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Give and Take’s Back-of-Book Description
A groundbreaking look at why our interactions with others hold the key to success, from the bestselling author of Originals
For generations, we have focused on the individual drivers of success: passion, hard work, talent, and luck. But in today’s dramatically reconfigured world, success is increasingly dependent on how we interact with others. In Give and Take, Adam Grant, an award-winning researcher and Wharton’s highest-rated professor, examines the surprising forces that shape why some people rise to the top of the success ladder while others sink to the bottom.
Praised by social scientists, business theorists, and corporate leaders, Give and Take opens up an approach to work, interactions, and productivity that is nothing short of revolutionary.
We have a lot of catching up to do guys! Because I found out about this book when my boss at my new job mentioned he was reading it! And because I love my job and truly admire my boss, I decided I’d better give this book a shot.
I’ll tell you right now (although I didn’t tell my boss this part), it was very slow reading for me. To be fair, I did have a lot of personal stuff happening in my life, which ultimately slowed my reading pace. But I honestly didn’t find it as gripping as some other self-development books I’ve read. Although, that could just be me not relating to the analogies and real-world examples the author chose to use.
But lets back up.
Give and Take: Why Helping Others Drives Our Success is a non-fiction self/professional development book about the merits of being a giver versus a taker or a matcher. When people asked me what I was reading and I told them that sentence, they were like, “oh ok yeah. Just be a good person, huh?”
But there’s a little more to it than that.
Think about all the people you come into contact with; some of them are only thinking of themselves and what’s in it for them, some are generous to the extent that they’ll help you if you help them, and some are just kind and helpful while expecting nothing in return.
(Pardon my complete dumbing down and oversimplification of this) Those in that first category are takers, the second are matchers, and the third are givers.
A lot of people look at their actions within their careers as just a means to an end – a way to get ahead – and they naturally express themselves as takers. I’m sure a lot of selfish people think that taking care of themselves is just the easiest, most important way to succeed. But those people suck and are terrible to be around.
And of course, a whole lot of people are matchers. They do a favor and expect one in return. Or they only accept a favor if they think they can return one later. While this is much better behavior than a taker, it’s not always the most beneficial to the matcher or the people around them.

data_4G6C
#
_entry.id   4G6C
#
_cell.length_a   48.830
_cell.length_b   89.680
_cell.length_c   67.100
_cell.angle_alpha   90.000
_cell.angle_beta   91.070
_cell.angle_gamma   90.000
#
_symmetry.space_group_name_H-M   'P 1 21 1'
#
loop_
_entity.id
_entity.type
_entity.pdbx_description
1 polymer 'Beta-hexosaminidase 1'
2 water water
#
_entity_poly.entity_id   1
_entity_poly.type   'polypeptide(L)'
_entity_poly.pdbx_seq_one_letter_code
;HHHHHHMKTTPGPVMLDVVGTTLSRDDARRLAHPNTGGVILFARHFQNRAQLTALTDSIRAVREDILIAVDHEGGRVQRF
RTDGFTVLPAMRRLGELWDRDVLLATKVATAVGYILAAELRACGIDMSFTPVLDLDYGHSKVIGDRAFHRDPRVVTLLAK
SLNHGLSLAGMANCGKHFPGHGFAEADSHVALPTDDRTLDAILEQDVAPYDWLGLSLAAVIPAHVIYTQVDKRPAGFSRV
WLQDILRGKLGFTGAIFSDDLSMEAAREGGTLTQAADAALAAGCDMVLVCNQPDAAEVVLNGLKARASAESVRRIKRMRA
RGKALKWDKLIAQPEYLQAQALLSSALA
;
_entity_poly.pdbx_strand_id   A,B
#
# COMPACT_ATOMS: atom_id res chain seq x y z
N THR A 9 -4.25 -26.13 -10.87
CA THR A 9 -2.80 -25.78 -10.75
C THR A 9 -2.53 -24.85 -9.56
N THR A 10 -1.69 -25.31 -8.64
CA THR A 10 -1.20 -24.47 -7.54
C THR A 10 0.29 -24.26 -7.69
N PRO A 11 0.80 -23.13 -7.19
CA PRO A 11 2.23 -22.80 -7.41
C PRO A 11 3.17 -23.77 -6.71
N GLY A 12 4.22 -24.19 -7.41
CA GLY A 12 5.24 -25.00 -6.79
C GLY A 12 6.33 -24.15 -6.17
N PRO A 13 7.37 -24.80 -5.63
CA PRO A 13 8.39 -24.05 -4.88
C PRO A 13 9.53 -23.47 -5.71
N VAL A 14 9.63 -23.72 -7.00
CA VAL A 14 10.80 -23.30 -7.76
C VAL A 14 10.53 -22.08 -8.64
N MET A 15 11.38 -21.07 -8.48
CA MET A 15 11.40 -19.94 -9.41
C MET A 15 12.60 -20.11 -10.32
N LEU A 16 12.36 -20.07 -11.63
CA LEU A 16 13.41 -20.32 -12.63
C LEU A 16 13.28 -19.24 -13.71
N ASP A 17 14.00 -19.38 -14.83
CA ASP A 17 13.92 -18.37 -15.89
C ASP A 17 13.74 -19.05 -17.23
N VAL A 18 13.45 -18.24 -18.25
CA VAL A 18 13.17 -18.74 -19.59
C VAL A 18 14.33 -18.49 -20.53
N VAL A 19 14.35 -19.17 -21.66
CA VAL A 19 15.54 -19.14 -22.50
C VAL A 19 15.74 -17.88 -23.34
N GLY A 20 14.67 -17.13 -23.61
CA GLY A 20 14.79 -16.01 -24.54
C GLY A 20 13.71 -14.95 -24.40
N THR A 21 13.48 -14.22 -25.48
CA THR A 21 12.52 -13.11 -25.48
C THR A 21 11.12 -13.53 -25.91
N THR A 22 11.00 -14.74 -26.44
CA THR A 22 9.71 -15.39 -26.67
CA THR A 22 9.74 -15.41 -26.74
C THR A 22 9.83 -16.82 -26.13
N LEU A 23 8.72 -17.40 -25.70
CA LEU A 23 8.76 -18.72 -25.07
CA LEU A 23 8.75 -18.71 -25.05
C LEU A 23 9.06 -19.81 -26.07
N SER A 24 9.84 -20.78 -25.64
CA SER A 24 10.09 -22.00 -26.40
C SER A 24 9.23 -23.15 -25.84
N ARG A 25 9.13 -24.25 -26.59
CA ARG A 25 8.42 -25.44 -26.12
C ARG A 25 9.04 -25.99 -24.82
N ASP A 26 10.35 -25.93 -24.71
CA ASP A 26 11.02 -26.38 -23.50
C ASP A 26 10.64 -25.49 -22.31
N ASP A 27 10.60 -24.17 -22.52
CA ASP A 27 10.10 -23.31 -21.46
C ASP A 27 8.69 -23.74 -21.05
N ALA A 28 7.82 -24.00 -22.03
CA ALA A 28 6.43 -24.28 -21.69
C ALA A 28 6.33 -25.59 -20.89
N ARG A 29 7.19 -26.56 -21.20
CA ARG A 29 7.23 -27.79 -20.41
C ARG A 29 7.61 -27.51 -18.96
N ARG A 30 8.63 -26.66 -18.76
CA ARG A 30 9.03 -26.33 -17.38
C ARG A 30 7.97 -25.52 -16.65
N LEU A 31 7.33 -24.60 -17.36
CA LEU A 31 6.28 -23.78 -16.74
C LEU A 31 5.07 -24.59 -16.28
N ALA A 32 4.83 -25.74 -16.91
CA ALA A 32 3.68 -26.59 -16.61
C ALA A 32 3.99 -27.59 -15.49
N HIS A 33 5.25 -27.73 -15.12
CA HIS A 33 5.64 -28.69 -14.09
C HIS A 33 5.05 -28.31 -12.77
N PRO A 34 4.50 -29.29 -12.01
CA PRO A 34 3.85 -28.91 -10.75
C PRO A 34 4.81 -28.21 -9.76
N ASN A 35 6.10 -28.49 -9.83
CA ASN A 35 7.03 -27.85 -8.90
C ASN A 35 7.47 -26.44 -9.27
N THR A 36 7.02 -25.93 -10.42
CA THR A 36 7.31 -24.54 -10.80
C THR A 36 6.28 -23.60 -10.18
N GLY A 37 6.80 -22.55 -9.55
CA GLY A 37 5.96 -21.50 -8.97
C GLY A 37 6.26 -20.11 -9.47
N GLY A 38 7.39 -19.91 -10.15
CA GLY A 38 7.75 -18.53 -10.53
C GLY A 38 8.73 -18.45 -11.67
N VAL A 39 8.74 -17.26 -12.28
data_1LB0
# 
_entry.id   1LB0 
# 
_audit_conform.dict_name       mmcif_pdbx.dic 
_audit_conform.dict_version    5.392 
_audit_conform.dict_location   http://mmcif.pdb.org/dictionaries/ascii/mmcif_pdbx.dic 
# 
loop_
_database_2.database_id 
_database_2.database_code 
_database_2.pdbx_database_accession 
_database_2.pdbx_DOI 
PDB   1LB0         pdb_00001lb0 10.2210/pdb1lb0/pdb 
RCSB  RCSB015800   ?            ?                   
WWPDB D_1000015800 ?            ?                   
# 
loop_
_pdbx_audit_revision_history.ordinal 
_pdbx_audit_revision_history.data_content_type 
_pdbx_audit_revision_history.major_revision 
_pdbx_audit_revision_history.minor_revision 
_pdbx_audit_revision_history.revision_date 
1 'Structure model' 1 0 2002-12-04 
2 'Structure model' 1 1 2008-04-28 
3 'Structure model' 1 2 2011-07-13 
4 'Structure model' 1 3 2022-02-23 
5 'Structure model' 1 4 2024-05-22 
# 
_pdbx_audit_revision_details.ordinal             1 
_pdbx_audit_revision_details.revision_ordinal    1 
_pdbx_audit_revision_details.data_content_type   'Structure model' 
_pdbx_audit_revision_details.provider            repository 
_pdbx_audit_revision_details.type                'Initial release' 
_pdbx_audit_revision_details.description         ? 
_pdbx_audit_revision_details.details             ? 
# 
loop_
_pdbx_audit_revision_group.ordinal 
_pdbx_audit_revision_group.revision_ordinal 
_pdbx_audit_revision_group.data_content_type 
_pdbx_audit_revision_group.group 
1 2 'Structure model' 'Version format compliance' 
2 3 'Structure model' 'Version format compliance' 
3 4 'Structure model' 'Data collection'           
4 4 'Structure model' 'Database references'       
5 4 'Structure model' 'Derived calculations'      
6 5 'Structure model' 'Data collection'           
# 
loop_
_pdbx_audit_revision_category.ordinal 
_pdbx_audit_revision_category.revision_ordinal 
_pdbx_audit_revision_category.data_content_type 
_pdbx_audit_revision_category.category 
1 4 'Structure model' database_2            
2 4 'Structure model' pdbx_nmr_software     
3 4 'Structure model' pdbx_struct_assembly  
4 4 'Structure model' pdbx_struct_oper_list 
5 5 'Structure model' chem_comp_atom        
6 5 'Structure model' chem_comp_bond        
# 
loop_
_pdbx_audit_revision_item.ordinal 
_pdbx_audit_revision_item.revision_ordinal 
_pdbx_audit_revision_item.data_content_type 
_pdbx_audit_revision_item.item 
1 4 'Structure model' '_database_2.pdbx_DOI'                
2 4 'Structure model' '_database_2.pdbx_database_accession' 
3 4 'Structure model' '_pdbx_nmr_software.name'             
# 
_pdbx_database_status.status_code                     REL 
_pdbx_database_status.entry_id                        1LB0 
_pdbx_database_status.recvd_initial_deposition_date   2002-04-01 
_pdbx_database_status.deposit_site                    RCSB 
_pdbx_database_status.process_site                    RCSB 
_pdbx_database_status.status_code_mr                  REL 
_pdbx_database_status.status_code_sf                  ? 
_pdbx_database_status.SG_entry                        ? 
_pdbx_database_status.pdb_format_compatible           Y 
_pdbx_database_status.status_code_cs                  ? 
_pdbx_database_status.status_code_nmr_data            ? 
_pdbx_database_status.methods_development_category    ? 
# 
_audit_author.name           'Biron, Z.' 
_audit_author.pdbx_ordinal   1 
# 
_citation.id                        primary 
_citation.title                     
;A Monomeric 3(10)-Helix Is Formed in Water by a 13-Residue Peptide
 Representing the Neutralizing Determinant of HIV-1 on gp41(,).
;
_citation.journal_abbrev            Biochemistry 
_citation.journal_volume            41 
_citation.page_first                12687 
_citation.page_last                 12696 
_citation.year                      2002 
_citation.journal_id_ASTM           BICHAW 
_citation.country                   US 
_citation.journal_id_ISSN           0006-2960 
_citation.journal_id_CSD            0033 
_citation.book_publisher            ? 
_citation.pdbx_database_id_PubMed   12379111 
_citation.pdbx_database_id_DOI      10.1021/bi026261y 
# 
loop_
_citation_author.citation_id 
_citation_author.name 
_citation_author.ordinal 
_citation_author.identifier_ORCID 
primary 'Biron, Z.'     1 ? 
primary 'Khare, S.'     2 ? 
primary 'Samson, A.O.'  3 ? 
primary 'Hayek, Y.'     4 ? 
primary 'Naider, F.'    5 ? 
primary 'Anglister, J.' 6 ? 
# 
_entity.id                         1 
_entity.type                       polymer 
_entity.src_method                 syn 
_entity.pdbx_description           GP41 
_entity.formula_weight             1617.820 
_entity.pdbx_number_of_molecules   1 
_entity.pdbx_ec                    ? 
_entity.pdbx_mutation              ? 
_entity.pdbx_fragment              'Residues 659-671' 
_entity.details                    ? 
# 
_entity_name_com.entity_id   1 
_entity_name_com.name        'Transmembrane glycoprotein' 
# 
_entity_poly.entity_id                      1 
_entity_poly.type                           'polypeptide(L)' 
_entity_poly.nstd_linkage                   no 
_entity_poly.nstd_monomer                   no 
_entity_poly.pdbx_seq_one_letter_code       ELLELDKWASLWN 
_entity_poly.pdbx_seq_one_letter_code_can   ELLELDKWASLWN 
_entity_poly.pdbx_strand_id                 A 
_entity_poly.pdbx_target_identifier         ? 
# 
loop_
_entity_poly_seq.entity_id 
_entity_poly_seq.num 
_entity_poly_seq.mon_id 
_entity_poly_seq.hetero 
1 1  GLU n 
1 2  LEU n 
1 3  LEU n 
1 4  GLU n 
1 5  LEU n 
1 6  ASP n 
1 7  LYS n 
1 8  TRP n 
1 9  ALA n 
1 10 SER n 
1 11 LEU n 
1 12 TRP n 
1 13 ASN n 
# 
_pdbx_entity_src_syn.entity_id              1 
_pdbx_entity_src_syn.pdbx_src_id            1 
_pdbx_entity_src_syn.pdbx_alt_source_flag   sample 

And then you have the real gems of society – the people who give freely and want those around them to be happy and successful for the simple joy of being around happy and successful people.
Give and Take talks about how adopting this giver mentality is good for you and the ways in which it will improve your professional life. Some of the ways are obvious like… people will like you – duh. And some of the ways are not so obvious – being generous opens you up to new relationships, or new experiences for learning, or invigorating emotions!
You may remember a post I did a while back about generosity and how volunteering your time can lead to meeting new people? If that idea resonated with you, then you’re gonna like this book.
Like I mentioned in the beginning, there are plenty of real-world examples of givers in their work – including investors, professional basketball players, and lawyers.
Buy it now!
Favorite Quotes From Give and Take
“The greatest untapped source of motivation is a sense of service to others.”
“Advice seeking is a surprisingly effective strategy for exercising influence when we lack authority.”
“When people know how their work makes a difference, they feel energized to contribute more.”
“People are motivated to give to others when they identify as part of a common community.”
“Ideas can have profound effects even when they are false – when they are nothing more than ideology.”
Give and Take gets 4 stars. It has loads of anecdotes and information that is applicable to your life – yes YOU – no matter what line of work you’re in.
If you think you have a tendency to fall into the taker or matcher category, this might help you look at things differently and perhaps change your strategy. If you’re already a giver but you sometimes feel burnt out – this has some tips and info to get you back in the game.
Or if you know a recent graduate who’s about to enter the real world career field – this might be a good book to gift them.
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